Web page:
"The waste of corporate assets by majority stockholders is primarily an injury to the *467 corporation itself. The injury to minority stockholders is secondary. If the corporation refused to assert its cause of action, an action may be maintained by stockholders on behalf of the corporation. In such an action the corporation is the real party in interest and would be the one in whose favor a judgment would be rendered."

Galbreath, at 457 (citations omitted). See also Pegram v. Hebding, 667 So. 2d 696, 702 (Ala.1995) ("[i]t is well settled that when individual damages sought to be recovered by a plaintiff are incidental to his or her status as a stockholder in a corporation, the claim is a derivative one and must be brought on behalf of the corporation").

Although this Court has held that majority shareholders in a close corporation "owe a duty to at least act fairly to the minority interests," Burt Boiler Works, 360 So. 2d at 331, the squeeze-out cause of action is not a panacea for any and all conduct undertaken by majority shareholders of a close corporation that could be deemed "unfair" to the minority. As our holding in Galbreath indicates, a minority shareholder cannot parlay a wrong committed primarily against the corporation, which gives rise to a derivative claim only, into a personal recovery of damages under a squeeze-out theory by simply stating that the injury to the corporation is also "unfair" to him as well. Stallworth asserts that the majority shareholders have engaged in "oppressive" conduct that has resulted "in a depreciation in the value of his stock, instead of an enhancement thereof, and deprivation of assets of the corporation, all to the detriment of [Stallworth] and other shareholders." The lost value of a minority shareholder's stock resulting from director self-dealing or mismanagement could certainly be characterized as "unfair" to the minority stockholder in some sense, but this is a quintessential derivative injury, merely incidental to one's status as a stockholder, and thus not a harm cognizable under a squeeze-out theory. Galbreath; Pegram, supra. A minority shareholder has a remedy for such an injury, but that remedy is a derivative action brought on behalf of the corporation.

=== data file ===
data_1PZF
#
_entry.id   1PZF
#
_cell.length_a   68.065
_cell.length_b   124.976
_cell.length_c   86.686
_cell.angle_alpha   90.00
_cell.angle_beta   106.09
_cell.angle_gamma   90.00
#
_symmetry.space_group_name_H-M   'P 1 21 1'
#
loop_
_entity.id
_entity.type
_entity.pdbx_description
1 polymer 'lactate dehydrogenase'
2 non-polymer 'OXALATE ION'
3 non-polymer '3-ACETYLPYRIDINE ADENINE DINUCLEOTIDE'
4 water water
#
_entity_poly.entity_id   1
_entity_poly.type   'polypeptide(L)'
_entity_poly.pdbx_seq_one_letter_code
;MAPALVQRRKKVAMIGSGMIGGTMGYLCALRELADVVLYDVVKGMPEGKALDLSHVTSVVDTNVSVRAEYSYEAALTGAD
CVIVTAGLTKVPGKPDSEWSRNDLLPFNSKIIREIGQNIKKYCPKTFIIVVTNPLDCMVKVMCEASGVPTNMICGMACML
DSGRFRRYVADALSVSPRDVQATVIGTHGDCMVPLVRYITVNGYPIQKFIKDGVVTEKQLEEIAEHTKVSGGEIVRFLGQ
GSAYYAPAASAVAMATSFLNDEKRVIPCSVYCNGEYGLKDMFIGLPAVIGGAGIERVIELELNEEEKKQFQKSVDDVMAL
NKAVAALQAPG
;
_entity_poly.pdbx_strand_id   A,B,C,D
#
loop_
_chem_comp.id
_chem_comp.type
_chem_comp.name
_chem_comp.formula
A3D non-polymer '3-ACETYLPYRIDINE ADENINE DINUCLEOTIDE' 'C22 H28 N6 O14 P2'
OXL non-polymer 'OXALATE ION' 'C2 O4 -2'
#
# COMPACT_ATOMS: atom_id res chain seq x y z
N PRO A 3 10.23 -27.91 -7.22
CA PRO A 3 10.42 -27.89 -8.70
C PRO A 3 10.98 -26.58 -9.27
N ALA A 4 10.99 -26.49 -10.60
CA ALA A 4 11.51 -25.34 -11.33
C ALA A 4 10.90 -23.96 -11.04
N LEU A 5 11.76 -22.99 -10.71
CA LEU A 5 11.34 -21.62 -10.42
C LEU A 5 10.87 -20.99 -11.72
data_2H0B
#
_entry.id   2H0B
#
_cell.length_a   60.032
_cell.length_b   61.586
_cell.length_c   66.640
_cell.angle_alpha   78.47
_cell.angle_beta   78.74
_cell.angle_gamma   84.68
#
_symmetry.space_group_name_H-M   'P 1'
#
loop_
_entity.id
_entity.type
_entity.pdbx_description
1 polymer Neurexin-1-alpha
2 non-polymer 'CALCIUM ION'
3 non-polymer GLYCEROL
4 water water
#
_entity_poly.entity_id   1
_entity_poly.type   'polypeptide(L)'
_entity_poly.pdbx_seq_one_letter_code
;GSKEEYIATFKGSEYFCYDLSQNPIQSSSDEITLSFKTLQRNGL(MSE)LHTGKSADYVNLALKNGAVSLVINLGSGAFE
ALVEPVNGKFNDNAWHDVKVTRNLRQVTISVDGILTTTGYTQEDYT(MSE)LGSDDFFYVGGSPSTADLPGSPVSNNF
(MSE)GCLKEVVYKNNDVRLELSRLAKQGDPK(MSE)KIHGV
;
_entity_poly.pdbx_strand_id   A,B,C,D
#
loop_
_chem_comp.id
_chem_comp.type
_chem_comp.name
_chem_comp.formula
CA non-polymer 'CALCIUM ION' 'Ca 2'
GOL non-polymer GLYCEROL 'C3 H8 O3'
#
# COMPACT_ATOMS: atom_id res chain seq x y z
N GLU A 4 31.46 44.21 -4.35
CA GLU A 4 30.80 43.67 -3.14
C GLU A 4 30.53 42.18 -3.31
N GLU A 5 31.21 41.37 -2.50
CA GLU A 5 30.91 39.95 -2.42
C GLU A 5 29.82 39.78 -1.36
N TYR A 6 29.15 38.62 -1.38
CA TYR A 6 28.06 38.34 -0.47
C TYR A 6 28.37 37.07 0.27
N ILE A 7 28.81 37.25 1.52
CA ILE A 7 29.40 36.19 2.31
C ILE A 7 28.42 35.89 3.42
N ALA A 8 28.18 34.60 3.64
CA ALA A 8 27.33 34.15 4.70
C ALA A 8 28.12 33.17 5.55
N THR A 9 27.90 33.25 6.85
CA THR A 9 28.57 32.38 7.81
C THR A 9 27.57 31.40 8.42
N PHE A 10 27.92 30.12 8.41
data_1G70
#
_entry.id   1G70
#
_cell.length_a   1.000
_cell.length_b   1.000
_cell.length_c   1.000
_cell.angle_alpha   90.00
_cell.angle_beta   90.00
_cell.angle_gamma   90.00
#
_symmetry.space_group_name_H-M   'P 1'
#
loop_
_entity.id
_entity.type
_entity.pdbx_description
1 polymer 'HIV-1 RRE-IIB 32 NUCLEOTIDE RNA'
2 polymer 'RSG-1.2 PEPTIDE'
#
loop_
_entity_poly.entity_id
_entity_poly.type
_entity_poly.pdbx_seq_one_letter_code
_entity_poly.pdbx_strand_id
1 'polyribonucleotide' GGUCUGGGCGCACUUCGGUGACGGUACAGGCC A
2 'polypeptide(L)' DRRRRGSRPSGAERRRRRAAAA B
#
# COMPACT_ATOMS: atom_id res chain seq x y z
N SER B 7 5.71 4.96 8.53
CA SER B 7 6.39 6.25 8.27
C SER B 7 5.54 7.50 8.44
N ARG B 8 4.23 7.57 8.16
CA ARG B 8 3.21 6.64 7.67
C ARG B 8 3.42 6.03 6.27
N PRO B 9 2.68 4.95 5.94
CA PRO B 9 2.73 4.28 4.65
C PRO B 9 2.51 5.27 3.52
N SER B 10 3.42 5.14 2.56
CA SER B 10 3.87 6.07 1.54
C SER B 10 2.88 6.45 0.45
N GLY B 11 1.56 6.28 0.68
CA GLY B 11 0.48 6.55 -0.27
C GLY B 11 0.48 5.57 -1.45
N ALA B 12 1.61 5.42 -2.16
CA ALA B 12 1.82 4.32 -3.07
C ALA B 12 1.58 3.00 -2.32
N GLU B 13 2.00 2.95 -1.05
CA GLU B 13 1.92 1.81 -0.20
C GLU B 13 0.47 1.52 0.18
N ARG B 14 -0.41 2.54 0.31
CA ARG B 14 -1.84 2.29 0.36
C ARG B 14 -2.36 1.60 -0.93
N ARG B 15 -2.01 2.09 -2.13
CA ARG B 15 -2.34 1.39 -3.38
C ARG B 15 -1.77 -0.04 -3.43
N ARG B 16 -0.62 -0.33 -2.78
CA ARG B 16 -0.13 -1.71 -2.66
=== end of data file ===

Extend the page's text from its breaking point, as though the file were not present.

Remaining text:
Stallworth has also alleged that the majority shareholders have "willfully and systematically excluded him from the business and management of [the] corporation." The exclusion of a minority stockholder in a close corporation from employment or participation in management, and the resulting deprivation of salary for the performance of such duties, is the kind of personalized injury for which an individual shareholder may seek a remedy via a squeezeout action. See Michaud v. Morris; Ex parte Brown, supra. Under the principles of corporation law, Stallworth, as a minority shareholder, has no "right" to participate in managing the business or affairs of the corporation generally. See, e.g., Shelton v. Thompson, 544 So. 2d at 849 ("`[a] cardinal rule of corporate law is that directors, rather than shareholders, manage the business and affairs of a corporation' "(quoting Kaufman v. Kansas Gas, supra)); Fulton v. Callahan, 621 So. 2d 1235 at 1252 (Ala.1993) ("`[t]hose who embark in a corporate enterprise as stockholders do so under an implied agreement that the business shall be controlled and directed by a majority of the stockholders'"). However, our adoption of a cause of action for the squeeze-out of minority shareholders in a close corporation is based to a significant degree upon the recognition that a close corporation enterprise often "acquires many of the attributes of a partnership or sole proprietorship and ceases to fit neatly into the classical corporate scheme." Galbreath, 433 So. 2d at 457 (citation omitted). Thus, unlike a minority shareholder in a widely held corporation, a minority shareholder in a closely held corporation could possibly have a reasonable expectation of continuing employment by the corporation[3] or of a continuing *468 right to take part in management decisions. See F. Hodge O'Neal and R. Thompson, Oppression of Minority Shareholders § 3:06 (2d ed.1985).